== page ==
Monday, June 13, 2011

Everything.


The young man hung his head and walked away.  The teacher’s words had hit him hard, and he had the dazed look of a man who had the wind knocked out of him.

Judas held his steady, studying gaze on the wealthy young man.  Silence hung in the air around them.  Everyone was surprised at the teacher’s words, though of course, surprising words had become surprisingly common.  They were what had drawn each of these disciples and friends, Judas included, to the teacher in the first place.  

As the young man’s footsteps faded, Jesus turned to his friends and spoke quietly, with the faintest trace of disappointment.  “How hard it is for the rich to enter the Kingdom of God.”

“Weren’t you a bit hard on him?” Thomas asked.

Jesus nodded.  “It’s hard, kids.  So very, very difficult, for people who trust in wealth to enter into the reign of God.  It’s easier for a camel to squeeze into the eye of a needle than for a rich man to come under God’s kingship.”

Aramaic, Hebrew, Greek.  Whatever the language, however somber the situation, the rabbi rarely resisted a good pun, and almost never resisted a bad one.  James and John exchanged glances and smiles.  Judas squinted thoughtfully.  Thomas was confused.  

“Wait,” Thomas said.  “Do you mean ‘camel’, like the horse with humps, or did you mean ‘rope’?”  He mimed a rope with his hands, and elongated the similar sounding words with great care.

“You really know how to ruin a good joke,” James sighed.  “If you get either one through a needle’s eye, Thomas, let me know.”

Thomas ignored his comment.  “Teacher…  Wealth comes from God, doesn’t it?  If a wealthy person can’t come into the Kingdom…  Well… Then who can be saved?”  

Judas held his gaze on Thomas, his face earnest and furrowed and waiting. Though his friends often rolled their eyes at Thomas’s questions and his general struggle with literalism, they were grateful that he was willing to ask.  It spared the rest of them the embarrassment.

“In human terms, yes, this is impossible.” replied Jesus.  “But not with God.  Everything is possible with God.”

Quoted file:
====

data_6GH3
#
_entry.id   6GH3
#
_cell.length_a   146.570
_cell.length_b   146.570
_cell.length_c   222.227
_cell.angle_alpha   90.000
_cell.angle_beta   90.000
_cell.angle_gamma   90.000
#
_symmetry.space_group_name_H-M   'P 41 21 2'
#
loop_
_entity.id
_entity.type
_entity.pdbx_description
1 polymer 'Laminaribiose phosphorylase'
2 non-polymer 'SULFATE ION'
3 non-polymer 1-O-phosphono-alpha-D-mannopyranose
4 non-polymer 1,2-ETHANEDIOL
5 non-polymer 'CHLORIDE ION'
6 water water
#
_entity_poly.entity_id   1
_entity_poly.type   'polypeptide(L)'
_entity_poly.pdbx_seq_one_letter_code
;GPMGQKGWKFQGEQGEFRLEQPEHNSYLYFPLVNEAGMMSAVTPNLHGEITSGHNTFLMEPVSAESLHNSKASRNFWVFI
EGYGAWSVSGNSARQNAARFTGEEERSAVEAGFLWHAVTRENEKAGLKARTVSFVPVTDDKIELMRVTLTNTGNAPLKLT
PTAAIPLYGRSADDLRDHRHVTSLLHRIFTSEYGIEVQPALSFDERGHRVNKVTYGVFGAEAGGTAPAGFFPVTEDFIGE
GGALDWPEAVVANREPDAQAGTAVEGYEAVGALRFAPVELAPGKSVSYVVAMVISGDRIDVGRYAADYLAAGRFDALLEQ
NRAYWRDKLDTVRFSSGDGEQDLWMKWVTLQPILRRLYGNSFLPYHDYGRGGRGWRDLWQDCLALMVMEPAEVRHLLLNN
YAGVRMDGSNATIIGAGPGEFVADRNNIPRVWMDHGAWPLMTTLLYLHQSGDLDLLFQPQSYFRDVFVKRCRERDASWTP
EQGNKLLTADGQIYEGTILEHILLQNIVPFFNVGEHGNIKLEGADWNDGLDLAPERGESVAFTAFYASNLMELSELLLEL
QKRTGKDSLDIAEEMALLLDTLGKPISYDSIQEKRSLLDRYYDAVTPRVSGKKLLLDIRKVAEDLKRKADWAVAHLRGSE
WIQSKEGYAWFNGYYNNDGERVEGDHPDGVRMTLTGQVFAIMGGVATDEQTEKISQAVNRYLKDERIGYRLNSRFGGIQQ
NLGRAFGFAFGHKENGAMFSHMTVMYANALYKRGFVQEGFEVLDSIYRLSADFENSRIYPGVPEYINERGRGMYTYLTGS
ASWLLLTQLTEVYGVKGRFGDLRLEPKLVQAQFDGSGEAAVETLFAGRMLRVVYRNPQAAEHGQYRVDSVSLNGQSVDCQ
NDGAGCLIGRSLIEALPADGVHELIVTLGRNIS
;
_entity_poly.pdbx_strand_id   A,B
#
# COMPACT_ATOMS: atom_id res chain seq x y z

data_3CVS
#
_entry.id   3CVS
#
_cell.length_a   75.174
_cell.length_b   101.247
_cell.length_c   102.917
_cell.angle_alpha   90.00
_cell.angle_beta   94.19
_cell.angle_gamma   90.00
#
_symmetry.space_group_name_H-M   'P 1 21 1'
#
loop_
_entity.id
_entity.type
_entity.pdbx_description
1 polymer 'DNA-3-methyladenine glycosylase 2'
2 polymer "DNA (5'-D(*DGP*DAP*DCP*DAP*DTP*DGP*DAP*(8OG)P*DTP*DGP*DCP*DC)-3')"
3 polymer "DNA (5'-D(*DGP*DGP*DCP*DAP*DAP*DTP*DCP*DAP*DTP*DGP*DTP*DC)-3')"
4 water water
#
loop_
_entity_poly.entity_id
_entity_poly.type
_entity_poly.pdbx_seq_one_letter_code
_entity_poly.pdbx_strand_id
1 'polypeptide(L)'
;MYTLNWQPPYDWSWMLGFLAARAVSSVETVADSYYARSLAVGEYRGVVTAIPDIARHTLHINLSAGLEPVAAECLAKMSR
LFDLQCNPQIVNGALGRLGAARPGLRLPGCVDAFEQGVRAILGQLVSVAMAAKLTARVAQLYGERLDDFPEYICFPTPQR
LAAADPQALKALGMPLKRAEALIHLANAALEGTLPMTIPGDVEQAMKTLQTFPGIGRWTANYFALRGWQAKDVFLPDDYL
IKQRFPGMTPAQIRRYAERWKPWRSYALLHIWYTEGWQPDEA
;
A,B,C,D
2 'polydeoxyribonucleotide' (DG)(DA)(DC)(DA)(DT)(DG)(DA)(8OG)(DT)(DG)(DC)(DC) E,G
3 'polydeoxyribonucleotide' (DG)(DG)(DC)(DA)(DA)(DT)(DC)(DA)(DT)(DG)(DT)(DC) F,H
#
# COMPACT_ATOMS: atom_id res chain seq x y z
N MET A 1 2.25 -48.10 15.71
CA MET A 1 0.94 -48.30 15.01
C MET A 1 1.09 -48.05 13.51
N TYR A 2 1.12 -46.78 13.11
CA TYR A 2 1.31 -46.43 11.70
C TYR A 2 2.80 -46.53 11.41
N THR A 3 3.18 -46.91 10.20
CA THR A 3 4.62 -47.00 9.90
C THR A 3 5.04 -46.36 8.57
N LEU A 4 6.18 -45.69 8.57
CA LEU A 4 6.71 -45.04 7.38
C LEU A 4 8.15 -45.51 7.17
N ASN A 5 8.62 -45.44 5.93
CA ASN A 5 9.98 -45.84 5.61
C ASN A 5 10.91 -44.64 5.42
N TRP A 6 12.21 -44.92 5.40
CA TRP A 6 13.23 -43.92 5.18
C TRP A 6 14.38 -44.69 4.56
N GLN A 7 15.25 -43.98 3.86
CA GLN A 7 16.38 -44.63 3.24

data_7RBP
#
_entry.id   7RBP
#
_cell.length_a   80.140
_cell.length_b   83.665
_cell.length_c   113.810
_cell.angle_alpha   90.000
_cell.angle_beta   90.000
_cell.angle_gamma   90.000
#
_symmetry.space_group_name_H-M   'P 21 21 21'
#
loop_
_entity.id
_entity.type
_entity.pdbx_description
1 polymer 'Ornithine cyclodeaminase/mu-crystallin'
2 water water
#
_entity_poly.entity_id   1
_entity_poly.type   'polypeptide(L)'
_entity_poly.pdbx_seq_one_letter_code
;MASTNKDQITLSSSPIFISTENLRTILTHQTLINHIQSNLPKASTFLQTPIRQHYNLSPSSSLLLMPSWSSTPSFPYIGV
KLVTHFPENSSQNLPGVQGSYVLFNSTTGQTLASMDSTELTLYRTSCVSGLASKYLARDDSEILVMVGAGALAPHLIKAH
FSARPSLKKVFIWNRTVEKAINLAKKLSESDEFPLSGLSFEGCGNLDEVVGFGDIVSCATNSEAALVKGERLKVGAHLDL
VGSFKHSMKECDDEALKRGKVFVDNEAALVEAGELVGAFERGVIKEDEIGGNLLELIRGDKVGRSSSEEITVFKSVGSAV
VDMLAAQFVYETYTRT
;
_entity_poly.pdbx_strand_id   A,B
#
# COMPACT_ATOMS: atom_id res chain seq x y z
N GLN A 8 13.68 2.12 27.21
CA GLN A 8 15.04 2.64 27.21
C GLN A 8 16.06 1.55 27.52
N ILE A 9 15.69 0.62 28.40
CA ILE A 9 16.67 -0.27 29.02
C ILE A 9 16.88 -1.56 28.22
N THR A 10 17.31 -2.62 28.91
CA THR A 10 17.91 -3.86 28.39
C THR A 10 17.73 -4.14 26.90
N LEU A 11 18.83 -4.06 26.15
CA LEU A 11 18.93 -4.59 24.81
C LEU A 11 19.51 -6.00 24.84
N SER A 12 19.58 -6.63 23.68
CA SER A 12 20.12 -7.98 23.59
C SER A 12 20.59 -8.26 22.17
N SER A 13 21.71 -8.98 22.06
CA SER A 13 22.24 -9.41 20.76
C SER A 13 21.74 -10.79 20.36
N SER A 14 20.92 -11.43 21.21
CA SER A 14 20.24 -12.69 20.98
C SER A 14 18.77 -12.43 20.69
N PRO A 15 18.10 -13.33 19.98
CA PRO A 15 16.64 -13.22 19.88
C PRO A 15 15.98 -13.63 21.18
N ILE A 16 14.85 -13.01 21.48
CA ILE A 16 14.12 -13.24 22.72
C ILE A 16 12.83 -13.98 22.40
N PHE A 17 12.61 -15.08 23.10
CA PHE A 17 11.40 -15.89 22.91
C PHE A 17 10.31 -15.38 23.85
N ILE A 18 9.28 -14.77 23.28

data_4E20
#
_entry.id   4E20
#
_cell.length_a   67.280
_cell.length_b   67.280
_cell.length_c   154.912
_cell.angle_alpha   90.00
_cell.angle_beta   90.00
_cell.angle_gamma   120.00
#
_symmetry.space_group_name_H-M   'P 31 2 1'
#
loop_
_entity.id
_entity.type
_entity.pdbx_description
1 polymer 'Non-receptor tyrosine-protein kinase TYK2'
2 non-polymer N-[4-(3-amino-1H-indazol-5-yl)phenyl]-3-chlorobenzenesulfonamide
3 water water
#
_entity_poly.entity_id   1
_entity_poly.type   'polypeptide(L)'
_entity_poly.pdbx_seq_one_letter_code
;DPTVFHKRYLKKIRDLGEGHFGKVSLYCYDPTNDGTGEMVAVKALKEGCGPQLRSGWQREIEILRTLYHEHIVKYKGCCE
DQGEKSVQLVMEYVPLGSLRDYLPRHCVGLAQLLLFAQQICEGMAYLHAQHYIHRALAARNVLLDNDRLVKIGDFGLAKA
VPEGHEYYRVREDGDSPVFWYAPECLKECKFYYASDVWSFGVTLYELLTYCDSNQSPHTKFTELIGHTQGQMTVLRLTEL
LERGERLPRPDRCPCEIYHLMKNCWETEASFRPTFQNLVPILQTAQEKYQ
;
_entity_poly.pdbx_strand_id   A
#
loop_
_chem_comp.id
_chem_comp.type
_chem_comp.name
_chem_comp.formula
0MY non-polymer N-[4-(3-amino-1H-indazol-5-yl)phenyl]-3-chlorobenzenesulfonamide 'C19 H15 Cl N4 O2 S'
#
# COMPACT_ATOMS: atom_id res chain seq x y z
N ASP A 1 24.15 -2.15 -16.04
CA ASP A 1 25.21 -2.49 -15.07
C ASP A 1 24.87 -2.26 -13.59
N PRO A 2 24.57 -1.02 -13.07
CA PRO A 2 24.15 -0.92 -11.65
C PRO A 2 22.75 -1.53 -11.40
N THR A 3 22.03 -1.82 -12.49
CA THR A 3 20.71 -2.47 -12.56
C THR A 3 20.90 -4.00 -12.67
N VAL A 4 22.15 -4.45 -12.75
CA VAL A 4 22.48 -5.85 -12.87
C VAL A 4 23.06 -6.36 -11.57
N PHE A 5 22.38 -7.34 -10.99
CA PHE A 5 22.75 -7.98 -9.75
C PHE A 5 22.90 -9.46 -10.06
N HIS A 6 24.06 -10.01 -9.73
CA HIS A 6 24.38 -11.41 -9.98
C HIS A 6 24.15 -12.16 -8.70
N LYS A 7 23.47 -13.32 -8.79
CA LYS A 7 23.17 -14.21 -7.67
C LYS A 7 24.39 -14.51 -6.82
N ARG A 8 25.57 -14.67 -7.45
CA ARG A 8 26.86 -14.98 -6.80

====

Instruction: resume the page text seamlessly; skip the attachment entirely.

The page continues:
Peter spoke up, timidly, but with some measure of pride.  “But look at us, Lord…  I mean, I know we’re not rich, but we left everything to follow you.”

Judas, again, was glad that someone else had spoken what he himself was thinking.

Jesus smiled.

“Frankly, kids, there is no one who has left house and home, or brothers or sisters, or mother and father, or even children or farms for my sake, and for the sake of this gospel, but that he’ll receive a hundred times as much, here and now.  Look at what we have gained by having nothing: Houses, homes, brothers and sisters, and moms and kids and farms.  All these things are ours,” he smiled, “because we don’t own them.  And, yes, persecutions and hardships, too.  But in the age to come, eternal life.”

Jesus still had his eyes on the despondent dandy, and sighed.  “But many who are first now will be last, and the last ones first.”

Judas turned to watch the rich young man, now a distant shape against the sand and the ancient walls of the nearby city, and felt the slightest glow of pride within his chest.  He had given up all these things to follow Jesus.  House and home.  Even the prospect of having his own family was something he was willing to set aside to see this Kingdom come.  And it was true, what they had gained.  People had opened their homes, mothers had fed them and fathers had blessed them and children had followed them. And then, in the age to come, when his people were free...

This camel’s through, he thought.  I’ve given everything for him.  

His fingers played absently at the moneybag hanging from his belt.  

Everything.

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